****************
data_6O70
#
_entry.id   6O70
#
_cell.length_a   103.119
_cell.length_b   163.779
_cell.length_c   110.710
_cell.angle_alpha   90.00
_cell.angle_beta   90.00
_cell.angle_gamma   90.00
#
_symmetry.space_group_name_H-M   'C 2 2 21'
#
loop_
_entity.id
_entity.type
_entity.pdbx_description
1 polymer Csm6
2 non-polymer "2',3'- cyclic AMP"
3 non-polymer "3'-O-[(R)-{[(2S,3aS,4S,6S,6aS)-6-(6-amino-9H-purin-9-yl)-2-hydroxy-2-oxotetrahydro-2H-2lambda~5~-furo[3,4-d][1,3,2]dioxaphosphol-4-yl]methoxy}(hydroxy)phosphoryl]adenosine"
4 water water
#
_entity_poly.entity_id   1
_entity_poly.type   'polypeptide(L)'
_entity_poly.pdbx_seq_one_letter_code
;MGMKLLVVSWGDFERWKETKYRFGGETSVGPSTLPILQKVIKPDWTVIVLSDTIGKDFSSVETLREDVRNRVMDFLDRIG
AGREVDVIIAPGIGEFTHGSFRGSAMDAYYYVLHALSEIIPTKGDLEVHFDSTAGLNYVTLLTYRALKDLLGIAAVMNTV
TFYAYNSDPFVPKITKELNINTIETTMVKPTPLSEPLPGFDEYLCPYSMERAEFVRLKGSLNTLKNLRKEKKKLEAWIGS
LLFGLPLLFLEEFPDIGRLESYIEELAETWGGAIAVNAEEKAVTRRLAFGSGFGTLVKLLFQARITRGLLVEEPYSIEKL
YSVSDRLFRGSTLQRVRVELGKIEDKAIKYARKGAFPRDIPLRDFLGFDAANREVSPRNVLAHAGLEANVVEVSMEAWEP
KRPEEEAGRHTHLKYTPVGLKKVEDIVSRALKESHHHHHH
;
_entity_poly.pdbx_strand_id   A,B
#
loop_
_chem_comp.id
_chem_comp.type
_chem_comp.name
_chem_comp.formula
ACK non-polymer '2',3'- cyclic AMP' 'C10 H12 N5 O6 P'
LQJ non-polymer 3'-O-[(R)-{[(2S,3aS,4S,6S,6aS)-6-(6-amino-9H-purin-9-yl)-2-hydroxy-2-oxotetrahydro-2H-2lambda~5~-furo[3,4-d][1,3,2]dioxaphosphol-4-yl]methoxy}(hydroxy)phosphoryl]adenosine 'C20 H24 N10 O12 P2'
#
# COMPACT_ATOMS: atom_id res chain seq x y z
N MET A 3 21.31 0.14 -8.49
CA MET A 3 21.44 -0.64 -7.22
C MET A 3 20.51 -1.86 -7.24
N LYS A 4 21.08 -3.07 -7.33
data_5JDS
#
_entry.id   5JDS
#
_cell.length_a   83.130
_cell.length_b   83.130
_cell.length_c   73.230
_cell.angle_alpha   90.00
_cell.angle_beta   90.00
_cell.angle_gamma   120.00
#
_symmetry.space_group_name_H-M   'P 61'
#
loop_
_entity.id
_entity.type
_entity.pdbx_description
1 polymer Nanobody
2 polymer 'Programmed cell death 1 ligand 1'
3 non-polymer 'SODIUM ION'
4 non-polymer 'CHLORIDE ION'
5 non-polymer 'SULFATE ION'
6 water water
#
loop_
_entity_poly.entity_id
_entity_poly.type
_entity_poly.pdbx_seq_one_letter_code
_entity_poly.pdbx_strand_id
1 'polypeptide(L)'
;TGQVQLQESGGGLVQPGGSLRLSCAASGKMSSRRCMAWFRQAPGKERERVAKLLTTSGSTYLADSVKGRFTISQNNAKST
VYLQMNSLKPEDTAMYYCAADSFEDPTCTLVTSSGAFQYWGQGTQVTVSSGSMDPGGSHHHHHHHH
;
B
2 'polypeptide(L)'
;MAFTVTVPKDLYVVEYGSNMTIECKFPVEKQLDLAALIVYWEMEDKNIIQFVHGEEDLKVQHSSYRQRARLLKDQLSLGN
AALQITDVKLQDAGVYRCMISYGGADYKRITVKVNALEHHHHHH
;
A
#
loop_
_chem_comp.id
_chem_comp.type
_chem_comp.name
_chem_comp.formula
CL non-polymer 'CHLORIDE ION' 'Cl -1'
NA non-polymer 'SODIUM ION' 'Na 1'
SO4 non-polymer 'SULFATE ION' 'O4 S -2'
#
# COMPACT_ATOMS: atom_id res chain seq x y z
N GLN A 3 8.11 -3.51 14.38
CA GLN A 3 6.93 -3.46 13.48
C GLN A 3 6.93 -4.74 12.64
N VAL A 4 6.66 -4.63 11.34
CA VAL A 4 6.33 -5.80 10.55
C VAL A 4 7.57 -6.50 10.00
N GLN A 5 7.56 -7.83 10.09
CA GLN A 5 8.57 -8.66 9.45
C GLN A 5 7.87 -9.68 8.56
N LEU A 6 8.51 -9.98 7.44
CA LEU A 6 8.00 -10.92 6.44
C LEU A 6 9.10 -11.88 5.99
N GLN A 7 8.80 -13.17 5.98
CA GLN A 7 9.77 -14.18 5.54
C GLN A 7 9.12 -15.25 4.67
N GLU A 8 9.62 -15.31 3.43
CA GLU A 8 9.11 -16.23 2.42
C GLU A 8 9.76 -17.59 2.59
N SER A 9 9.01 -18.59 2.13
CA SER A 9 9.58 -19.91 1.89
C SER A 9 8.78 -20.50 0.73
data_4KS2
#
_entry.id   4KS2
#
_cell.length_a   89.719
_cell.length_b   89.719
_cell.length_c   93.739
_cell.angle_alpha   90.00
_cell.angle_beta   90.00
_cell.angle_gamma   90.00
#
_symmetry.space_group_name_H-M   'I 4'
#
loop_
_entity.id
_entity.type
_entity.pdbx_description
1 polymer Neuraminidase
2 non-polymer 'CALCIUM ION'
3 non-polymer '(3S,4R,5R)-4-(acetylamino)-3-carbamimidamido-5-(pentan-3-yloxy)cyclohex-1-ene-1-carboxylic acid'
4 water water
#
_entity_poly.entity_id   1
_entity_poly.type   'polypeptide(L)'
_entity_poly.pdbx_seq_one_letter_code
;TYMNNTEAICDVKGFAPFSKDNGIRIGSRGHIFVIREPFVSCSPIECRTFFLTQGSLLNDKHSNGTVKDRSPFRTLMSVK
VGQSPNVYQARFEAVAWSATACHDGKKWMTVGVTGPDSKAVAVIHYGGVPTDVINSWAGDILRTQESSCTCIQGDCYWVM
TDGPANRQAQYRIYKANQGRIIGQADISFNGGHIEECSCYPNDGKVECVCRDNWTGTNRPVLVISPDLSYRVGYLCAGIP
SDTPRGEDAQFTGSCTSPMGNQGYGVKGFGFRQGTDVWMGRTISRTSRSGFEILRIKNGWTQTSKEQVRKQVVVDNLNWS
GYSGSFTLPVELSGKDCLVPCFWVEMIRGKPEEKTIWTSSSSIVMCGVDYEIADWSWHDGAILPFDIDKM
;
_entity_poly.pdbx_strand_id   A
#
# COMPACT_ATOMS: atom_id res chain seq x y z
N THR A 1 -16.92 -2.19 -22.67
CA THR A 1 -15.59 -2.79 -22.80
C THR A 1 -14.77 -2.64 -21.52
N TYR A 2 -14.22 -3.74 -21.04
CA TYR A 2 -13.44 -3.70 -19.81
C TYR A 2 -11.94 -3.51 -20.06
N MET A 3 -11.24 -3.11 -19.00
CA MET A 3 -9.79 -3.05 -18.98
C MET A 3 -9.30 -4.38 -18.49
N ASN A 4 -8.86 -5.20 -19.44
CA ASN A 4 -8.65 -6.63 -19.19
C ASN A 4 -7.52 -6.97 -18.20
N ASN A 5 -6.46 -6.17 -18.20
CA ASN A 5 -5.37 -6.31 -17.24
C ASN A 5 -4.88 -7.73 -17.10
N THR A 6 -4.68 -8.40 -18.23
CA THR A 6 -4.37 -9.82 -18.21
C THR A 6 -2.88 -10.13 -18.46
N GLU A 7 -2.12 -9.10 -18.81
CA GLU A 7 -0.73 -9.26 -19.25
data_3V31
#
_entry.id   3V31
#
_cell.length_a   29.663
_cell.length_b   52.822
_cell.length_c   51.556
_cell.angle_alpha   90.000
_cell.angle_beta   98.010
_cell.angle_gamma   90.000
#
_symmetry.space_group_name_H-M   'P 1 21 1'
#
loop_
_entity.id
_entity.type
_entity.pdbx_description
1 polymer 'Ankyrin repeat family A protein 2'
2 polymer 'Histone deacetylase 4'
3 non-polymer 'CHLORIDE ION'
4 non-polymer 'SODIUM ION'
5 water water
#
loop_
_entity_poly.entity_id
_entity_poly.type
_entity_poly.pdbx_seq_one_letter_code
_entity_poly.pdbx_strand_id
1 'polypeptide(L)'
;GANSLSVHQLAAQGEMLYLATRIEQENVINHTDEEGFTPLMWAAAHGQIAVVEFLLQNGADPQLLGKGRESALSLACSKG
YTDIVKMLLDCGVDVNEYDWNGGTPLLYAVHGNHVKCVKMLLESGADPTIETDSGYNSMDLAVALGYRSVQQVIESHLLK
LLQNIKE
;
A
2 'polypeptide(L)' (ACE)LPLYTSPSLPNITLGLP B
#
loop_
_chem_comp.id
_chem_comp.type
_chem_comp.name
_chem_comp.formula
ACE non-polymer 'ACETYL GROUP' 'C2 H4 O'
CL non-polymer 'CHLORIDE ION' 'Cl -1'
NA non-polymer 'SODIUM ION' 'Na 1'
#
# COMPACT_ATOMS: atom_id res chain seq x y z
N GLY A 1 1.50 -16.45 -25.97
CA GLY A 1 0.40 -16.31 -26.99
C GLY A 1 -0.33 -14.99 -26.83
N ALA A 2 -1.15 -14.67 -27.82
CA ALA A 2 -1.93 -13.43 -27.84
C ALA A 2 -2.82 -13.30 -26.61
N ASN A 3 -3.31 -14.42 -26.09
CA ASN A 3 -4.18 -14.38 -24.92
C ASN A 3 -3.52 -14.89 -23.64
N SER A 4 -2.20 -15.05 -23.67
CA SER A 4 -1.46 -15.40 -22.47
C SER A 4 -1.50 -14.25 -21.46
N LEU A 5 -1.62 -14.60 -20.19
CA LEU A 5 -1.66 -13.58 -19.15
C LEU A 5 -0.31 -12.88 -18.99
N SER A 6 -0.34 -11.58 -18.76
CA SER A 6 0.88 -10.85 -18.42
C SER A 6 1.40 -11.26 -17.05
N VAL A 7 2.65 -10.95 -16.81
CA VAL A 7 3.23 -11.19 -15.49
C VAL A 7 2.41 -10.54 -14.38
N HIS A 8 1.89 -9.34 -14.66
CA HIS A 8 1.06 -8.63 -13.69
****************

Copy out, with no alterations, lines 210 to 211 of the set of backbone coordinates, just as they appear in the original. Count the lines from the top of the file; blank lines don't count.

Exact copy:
_chem_comp.id
_chem_comp.type